I thought these images were so interesting because we can all relate to being either one of those women. We can also relate to individuals who we have worked with who have that almost frenzied energy of being rushed and stressed and panicked versus those who seem to float about the office effective, productive, but from this space of elegance and calm and being self-possessed.
I would like you to have those images in mind as we go through these four steps. Because what I’m really hoping for all of you is to be able to shift into that space where you’re managing your time from that very poised and effective and calm space. So I’d like you to think about that as well. Hopefully that’s an image that helps you to get grounded.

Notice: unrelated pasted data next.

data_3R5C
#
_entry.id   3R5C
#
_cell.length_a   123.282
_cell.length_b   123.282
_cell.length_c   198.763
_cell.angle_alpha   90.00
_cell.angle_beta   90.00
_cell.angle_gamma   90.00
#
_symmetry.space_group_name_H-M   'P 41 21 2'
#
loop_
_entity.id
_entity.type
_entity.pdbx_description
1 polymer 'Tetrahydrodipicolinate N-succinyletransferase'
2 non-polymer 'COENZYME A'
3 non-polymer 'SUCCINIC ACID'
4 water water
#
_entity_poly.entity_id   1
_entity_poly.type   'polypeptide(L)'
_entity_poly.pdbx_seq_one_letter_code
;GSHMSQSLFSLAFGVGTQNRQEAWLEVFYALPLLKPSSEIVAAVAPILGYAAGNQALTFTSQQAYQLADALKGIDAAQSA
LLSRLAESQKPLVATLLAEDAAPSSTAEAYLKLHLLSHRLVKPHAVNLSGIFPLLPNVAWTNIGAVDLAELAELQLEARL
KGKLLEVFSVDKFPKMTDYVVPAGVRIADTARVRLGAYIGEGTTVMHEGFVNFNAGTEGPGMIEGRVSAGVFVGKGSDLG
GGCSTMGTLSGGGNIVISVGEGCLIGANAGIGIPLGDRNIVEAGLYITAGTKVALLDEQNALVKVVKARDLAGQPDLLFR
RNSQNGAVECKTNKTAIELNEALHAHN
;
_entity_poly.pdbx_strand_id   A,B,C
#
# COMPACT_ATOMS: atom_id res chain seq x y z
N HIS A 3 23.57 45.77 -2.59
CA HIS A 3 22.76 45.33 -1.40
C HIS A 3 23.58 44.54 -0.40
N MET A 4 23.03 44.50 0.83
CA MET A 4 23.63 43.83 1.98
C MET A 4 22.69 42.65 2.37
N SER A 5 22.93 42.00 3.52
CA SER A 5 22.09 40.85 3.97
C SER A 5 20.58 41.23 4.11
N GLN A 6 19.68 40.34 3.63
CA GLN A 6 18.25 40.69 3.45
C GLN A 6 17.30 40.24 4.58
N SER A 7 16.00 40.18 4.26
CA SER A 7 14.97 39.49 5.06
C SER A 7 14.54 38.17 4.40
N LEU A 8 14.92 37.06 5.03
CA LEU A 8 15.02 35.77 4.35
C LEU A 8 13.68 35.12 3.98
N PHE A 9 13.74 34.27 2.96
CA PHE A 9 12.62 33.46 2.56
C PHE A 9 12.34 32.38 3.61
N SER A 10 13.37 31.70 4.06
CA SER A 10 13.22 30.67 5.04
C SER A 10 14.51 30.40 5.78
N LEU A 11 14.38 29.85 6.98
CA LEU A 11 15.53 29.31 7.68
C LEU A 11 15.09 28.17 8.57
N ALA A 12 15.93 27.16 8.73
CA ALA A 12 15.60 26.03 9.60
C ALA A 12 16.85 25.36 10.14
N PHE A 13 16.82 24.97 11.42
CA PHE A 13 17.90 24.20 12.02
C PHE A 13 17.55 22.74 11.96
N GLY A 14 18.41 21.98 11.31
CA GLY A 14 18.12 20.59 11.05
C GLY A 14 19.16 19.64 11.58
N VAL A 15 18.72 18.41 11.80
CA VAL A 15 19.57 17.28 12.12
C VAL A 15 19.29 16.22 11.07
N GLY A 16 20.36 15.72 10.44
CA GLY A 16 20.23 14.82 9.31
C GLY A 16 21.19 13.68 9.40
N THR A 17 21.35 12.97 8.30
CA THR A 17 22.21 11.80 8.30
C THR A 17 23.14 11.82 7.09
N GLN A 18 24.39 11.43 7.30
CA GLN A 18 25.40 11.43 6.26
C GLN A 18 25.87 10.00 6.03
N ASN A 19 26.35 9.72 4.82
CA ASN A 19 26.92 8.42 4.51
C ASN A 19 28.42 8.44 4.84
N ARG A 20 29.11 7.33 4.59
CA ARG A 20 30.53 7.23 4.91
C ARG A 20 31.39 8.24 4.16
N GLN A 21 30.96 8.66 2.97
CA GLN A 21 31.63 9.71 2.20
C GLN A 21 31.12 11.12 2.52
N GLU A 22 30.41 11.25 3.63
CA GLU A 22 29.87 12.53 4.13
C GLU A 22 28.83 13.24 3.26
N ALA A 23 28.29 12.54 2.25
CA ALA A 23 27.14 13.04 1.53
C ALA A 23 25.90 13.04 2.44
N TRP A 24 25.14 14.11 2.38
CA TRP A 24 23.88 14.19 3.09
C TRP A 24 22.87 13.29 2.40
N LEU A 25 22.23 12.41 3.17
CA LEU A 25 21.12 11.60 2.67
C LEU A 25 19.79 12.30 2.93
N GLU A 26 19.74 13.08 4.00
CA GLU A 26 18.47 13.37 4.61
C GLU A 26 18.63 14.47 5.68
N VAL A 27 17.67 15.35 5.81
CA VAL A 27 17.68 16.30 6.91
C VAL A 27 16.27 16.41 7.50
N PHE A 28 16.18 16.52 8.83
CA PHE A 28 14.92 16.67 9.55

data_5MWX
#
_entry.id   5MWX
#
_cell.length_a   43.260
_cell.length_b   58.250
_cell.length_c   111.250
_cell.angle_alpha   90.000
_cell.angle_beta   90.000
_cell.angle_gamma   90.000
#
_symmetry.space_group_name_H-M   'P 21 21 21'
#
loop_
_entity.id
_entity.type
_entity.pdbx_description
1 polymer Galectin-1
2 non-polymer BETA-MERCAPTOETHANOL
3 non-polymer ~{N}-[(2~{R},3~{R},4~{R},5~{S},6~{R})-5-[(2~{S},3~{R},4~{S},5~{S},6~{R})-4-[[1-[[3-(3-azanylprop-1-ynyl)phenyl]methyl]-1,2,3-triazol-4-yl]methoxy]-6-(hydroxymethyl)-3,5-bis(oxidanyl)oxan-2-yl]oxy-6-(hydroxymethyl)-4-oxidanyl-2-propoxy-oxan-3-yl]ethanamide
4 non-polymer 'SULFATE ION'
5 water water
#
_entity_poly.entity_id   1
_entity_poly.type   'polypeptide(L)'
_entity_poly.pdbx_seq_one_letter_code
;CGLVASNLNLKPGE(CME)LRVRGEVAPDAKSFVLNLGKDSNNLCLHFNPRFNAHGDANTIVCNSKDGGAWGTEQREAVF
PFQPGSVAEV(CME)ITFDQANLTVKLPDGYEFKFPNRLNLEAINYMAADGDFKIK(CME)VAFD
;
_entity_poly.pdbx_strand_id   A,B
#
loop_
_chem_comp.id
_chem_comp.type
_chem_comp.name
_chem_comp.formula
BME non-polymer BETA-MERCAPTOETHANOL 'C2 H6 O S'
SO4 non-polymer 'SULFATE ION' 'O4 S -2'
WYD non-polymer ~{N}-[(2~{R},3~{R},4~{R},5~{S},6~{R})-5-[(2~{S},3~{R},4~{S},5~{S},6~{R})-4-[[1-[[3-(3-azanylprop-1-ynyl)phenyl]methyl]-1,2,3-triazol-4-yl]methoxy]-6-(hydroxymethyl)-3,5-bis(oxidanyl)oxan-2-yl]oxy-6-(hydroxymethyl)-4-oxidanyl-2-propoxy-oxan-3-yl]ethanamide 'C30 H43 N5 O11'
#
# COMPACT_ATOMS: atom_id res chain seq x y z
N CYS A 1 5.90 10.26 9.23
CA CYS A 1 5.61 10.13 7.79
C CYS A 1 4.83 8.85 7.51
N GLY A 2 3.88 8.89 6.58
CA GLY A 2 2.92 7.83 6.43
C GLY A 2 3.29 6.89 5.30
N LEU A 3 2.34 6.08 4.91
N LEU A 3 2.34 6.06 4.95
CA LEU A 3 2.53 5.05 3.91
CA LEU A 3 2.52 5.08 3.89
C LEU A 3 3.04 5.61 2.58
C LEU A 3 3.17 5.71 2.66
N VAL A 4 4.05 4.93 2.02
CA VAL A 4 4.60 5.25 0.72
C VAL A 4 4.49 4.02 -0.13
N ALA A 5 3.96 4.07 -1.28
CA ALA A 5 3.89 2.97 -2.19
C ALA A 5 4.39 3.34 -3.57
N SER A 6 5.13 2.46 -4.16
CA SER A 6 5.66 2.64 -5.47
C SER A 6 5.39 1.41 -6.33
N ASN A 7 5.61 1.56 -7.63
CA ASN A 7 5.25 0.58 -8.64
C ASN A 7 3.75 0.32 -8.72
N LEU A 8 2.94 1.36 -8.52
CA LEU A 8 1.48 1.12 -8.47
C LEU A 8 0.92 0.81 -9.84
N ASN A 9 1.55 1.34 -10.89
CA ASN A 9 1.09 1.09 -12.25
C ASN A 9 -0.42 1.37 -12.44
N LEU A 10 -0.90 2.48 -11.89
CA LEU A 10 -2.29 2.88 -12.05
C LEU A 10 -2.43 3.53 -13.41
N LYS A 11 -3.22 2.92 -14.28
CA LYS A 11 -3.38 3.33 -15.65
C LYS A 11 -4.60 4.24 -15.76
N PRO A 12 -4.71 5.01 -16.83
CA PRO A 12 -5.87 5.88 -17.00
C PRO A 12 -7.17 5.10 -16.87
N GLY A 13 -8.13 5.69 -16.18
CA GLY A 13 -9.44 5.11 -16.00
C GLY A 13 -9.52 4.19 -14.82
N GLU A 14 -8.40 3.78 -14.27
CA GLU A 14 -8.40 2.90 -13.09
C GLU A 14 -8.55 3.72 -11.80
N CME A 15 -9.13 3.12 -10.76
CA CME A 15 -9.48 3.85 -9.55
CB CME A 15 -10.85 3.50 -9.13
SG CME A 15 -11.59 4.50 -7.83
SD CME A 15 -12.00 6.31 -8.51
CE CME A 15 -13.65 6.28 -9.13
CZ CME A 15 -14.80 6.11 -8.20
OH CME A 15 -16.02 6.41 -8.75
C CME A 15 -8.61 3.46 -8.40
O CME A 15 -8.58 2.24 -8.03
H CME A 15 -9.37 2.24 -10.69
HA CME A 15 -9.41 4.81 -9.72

The other thing that I wanted to mention here is that these things that I’m suggesting are all part of a practice. I’ve been doing this work for years, and I still find that there are days where I’m really on top of things. Where I feel really good about how I’m managing my time, about my relationship with time. Equally there are days where I simply don’t feel that way. I feel rushed. I feel a little bit panicked or stressed.
So if this is you and you’re working on these things, I just want you to give yourself that grace to know that there’s an eb and flow. The purpose here isn’t to change everything overnight and to feel like if you haven’t been able to do that then you’ve somehow failed. The purpose here is really to offer a different way of thinking about things so that you can feel more calm as you go about your day, and that you give yourself a different type of relationship to aspire to.